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Charlotte Laws
Member of the 
Greater Valley Glen Council

21781 Ventura Blvd., Suite 633
Woodland Hills, CA 91364
Tel.  818.346.5280
Fax.  818.985.1690

drlaws@adelphia.net

Photo of Charlotte Laws in March 2005

COMMUNITY PARTNERSHIPS FOR A NO-KILL LOS ANGELES

By: Charlotte Laws


In order to accomplish the no-kill goal, the L.A. Department of Animal Services (LAAS) must build strong relationships with rescue groups, businesses, veterinarians and community members. No-kill collaborations have been highly successful in other parts of the country; they have reduced taxpayer costs and ended the killing of healthy and/or treatable shelter animals. Following are ideas for strengthening and/or forging community alliances and making Los Angeles a leader in animal welfare.

PHILOSOPHY

In order to increase adoptions and obtain greater assistance from the public, the philosophy of Animal Services must be such that compassion is rewarded. The public must view LAAS as a partner in solving the animal overpopulation problem. Employees and volunteers must:

¨      Cooperate with each other

¨      Inspire the community

¨      Be given awards or incentives for saving animal lives

¨      Have a helpful and upbeat attitude 

FORM A NONPROFIT

Los Angeles should establish a nonprofit 501(c)3 organization as a separate entity from the city and allow this nonprofit to retain use of the East Valley Animal Shelter (rather than auction the property as currently planned). The shelter would be leased to the nonprofit for a nominal fee until the no-kill goal is achieved; it would be run by the nonprofit and its volunteers. When the public shelters become full, animals would be transferred to the nonprofit facility, then to foster parents or permanent homes.  A coalition of not-for-profits could also accept animals when city shelters become full.

The nonprofit would have the following advantages or be able to implement the following strategies:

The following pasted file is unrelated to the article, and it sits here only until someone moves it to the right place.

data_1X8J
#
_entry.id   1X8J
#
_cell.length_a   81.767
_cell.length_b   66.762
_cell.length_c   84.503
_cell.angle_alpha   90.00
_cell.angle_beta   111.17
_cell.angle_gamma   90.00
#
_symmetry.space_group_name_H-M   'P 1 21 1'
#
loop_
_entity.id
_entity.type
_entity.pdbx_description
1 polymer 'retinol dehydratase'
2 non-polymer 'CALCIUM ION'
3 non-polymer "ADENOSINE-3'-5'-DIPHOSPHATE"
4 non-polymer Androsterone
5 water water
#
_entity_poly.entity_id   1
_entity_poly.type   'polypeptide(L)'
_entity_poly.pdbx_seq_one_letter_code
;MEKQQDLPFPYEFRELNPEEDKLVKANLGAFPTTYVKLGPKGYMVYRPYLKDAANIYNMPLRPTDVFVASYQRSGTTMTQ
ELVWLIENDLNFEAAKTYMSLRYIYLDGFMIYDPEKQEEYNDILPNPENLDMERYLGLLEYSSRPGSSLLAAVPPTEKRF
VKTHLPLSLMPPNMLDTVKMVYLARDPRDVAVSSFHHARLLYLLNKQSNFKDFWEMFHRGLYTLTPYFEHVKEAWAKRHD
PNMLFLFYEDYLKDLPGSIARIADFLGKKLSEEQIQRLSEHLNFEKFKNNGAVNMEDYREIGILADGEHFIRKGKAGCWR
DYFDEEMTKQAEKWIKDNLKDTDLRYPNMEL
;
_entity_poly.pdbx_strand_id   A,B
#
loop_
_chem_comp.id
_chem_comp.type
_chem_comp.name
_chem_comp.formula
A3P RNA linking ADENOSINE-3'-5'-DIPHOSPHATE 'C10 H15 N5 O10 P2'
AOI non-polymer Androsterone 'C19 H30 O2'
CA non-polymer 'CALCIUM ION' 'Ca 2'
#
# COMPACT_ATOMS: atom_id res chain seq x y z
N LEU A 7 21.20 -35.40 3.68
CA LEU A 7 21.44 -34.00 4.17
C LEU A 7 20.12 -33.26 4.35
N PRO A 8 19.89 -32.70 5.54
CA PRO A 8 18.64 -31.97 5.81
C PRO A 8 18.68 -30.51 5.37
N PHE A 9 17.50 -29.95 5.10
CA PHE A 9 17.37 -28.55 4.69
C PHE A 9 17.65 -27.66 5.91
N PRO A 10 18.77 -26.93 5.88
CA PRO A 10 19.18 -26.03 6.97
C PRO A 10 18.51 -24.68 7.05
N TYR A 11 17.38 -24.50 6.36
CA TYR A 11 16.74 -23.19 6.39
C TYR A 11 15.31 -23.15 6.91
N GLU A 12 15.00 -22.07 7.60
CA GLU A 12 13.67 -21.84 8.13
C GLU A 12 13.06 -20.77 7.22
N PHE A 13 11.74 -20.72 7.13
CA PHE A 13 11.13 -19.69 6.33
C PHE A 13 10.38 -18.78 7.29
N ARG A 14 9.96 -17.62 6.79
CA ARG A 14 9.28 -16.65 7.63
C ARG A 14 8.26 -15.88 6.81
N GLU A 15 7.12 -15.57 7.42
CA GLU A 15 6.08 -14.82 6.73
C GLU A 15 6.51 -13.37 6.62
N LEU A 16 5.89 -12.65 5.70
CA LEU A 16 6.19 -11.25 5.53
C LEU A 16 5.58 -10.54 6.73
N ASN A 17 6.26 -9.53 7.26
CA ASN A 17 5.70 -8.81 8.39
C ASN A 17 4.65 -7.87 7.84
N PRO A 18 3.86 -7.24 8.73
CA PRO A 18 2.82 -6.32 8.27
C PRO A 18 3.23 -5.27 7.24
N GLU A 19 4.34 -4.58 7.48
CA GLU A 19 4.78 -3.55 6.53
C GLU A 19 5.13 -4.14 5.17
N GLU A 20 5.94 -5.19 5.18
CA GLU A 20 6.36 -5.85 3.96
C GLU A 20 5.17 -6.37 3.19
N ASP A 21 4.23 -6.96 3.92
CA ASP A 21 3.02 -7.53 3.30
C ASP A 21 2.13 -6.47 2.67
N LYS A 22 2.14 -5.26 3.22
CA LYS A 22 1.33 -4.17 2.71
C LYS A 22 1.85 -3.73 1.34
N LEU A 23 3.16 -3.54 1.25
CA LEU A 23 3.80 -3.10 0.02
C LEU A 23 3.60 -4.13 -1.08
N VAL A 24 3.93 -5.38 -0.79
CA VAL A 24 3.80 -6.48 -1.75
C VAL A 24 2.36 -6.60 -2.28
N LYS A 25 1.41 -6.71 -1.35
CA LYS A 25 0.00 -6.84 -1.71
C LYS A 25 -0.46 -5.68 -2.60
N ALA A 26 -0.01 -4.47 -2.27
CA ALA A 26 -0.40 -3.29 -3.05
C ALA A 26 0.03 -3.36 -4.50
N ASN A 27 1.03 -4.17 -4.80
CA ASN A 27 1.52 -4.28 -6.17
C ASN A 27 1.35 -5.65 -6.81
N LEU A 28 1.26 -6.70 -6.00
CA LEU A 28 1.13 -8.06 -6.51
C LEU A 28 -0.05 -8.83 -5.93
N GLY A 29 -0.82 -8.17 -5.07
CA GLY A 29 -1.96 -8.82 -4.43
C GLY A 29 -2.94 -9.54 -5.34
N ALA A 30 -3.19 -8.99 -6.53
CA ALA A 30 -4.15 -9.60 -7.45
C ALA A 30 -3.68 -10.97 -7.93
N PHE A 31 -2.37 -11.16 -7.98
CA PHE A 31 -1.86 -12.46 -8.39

¨      It would be able to receive tax deductible donations from private donors, corporate sponsors and not-for-profit groups, potentially even Maddie's Fund.

¨      It would embark upon creative fundraising ideas (i.e. Santa photos with your pet) and special events and take advantage of deals offered by businesses to assist nonprofits. For example, Border’s Books will give 15% of its profits to a 501 c (3) on a particular weekend. Some manufacturers will donate animal-related products to nonprofits or sell them at reduced rates.

¨      The nonprofit's Board of Directors would be comprised of individuals who care about animals and who have the ability to either a) fundraise, or b) donate something of major value to the shelter (such as no-cost advertising or veterinary assistance). A vet who serves on the board, for example, might give 20 hours per month of free time at the shelter.

¨      The nonprofit should plan fundraising events throughout the year, such as concerts, golf tournaments, wine tasting and telethons. Sponsors should cover all costs for the events.

ADOPTION OUTREACH

There must be a widespread effort to increase adoptions, via greater community outreach, stronger links with rescue groups and an increased number of foster homes.

Foster Parent Network
A sweeping foster parent network expands the capacity of the shelter. For example, students may not be ideal candidates to provide a permanent home, but they can be excellent fosters. Some businesses could be persuaded to foster animals. Fosters can go to off-site adoption events with their adoptees, and they can pay for most animal-related costs (except perhaps extraordinary medical expenses). LAAS should give the least desirable animal to a first-time foster parent because the foster will usually permanently adopt the first animal he or she receives.

Adoption Incentives for the Public
LAAS should partner with businesses for free products/services and discounts, which can then be offered to the public as adoption incentives. Some might include:

¨      Free veterinary care for the first visit

¨      Free dog behavior advice

¨      Free pet food

¨      Discount on supplies and free goodies.

Off-Site Adoptions
Volunteers should help with off-site adoptions. Animals must be taken to where people live, work and shop, such as flea markets, fairs, parks, church bazaars, special events and malls. Large events called "super adoptions" can be held in parks or parking lots. Holiday adoptions should be permitted as long as it is from one family member to another.

THE DIRECTOR OF ANIMAL WELFARE (DAW) PROGRAM

A grassroots community program, which establishes a Director of Animal Welfare (DAW) for every area in Los Angeles, is already underway via the Neighborhood Council system (www.DAWprogram.org), but needs to be expanded and fully embraced by the city of Los Angeles.